Floyd Mayweather, arguably the greatest defensive boxer ever, needed every weapon in his offensive arsenal Saturday in Las Vegas to outpunch Marcos Maidana, win a majority decision, and remain unbeaten.
Mayweather, pummeled like we’ve never seen him pummeled, perhaps was trailing as late as the eighth round, but he outslugged Maidana over the final four rounds to cement the decision and add Maidana’s WBA welterweight title to his WBC belt. The scorecards read 117-111, 116-112, 114-114.
Mayweather landed his right cross at will, scoring on 178 of 274 power shots and connecting on 54 percent of his punches overall despite loading up for a knockdown with every other punch.
In other words, Mayweather fought Maidana’s kind of fight instead of playing it safe as he always has. “That’s what the fans wanted to see,” Mayweather said. “Tonight I wanted to stand there and fight.”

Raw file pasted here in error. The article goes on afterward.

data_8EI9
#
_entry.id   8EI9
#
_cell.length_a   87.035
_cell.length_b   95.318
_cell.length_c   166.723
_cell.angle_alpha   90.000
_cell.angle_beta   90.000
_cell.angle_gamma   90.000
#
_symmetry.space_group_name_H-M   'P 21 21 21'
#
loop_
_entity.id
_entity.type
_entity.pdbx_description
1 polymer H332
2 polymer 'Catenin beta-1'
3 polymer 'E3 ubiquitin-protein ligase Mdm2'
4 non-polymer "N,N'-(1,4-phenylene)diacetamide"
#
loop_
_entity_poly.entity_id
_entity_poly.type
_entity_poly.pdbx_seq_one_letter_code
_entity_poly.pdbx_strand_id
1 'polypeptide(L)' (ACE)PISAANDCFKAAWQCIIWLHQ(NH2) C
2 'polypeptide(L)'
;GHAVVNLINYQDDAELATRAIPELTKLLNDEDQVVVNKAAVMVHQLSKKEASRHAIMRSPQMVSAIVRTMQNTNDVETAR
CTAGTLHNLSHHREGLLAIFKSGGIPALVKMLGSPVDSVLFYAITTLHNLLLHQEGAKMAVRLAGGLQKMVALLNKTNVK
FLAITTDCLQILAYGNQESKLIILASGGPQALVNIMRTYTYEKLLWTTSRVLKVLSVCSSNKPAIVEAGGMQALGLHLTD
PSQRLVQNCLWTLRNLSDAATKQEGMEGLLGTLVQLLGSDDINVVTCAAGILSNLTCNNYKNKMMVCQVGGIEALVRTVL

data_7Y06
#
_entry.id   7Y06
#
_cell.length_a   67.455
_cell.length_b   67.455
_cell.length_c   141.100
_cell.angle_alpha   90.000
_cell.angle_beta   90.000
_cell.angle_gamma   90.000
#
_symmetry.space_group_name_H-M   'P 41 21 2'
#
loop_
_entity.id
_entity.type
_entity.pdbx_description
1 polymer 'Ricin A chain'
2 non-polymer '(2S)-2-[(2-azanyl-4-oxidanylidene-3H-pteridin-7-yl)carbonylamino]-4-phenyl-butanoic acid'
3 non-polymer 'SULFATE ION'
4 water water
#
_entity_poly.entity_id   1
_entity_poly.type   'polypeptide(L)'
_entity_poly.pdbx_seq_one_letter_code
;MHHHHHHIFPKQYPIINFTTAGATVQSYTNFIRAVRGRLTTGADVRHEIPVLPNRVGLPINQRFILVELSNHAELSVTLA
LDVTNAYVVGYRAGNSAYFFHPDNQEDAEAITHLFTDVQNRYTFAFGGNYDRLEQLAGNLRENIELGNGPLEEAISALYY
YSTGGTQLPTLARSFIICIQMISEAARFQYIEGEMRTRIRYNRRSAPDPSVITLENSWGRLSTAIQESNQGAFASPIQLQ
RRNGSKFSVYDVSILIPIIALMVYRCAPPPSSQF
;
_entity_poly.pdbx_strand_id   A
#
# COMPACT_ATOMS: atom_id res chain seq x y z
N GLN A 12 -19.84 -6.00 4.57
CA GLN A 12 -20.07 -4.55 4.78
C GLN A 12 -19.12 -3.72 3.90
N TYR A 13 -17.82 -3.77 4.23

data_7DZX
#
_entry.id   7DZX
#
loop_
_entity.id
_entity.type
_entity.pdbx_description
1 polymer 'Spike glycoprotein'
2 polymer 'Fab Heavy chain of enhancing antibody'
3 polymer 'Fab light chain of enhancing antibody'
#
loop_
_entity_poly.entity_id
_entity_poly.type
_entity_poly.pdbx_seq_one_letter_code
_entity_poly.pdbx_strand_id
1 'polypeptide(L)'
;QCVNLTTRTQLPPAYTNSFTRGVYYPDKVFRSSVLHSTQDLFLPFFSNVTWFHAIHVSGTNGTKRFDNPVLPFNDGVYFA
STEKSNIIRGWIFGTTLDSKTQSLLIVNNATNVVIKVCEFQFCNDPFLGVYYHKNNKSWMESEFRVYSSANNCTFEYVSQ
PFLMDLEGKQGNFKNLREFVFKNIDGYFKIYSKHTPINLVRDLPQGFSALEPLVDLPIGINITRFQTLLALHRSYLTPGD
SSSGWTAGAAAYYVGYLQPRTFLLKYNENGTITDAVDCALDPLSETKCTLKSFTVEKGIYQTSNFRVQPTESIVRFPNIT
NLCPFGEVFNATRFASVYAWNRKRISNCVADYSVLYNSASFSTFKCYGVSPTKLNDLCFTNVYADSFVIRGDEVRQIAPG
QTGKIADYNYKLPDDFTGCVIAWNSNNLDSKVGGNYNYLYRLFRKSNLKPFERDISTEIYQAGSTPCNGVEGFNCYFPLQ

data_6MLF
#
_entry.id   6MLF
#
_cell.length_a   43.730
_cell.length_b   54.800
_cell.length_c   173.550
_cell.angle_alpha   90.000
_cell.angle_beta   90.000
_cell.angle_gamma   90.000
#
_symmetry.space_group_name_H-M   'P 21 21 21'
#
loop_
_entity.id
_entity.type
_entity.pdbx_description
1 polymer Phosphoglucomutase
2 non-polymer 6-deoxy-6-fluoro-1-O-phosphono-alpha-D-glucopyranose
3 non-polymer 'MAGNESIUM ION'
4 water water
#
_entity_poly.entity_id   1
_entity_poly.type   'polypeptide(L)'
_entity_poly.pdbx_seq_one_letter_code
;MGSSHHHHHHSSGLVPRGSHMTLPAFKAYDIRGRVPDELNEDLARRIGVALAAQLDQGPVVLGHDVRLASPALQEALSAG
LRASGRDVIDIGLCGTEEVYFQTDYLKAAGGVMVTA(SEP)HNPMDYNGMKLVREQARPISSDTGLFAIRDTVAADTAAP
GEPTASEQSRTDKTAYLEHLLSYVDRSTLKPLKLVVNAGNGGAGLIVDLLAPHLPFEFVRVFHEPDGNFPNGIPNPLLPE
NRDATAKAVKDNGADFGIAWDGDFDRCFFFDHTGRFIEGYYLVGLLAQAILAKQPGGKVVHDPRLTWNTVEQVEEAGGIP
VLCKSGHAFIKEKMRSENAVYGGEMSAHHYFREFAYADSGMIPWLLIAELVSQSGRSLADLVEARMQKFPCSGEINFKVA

Plenty of observers thought Maidana won, but they were overlooking the damage Mayweather (46-0) was inflicting as he began to outgun Maidana during the middle of the fight.
Maidana (35-4) came up big early on. With Maidana, who ballooned from 146.5 pounds Friday to 165 Saturday, winning the first, fourth and fifth rounds, it was easy to get carried away by the drama. Maidana also had his moments in the second and third rounds, in which Mayweather landed the more impressive howitzers. The myth was building.
Mayweather was in real danger of losing. He had sustained a nasty cut on his right eyelid from an accidental butt in the fourth round. “For two rounds, I couldn’t see,” Mayweather said.
Not necessarily a lame excuse. Mayweather won six of the final seven rounds.
“A true champion can make adjustments to anything,” Mayweather said.
Maidana brought out the best in Mayweather. We wanted to see him challenged. He was challenged. He rose to the occasion, and he deserves credit for it.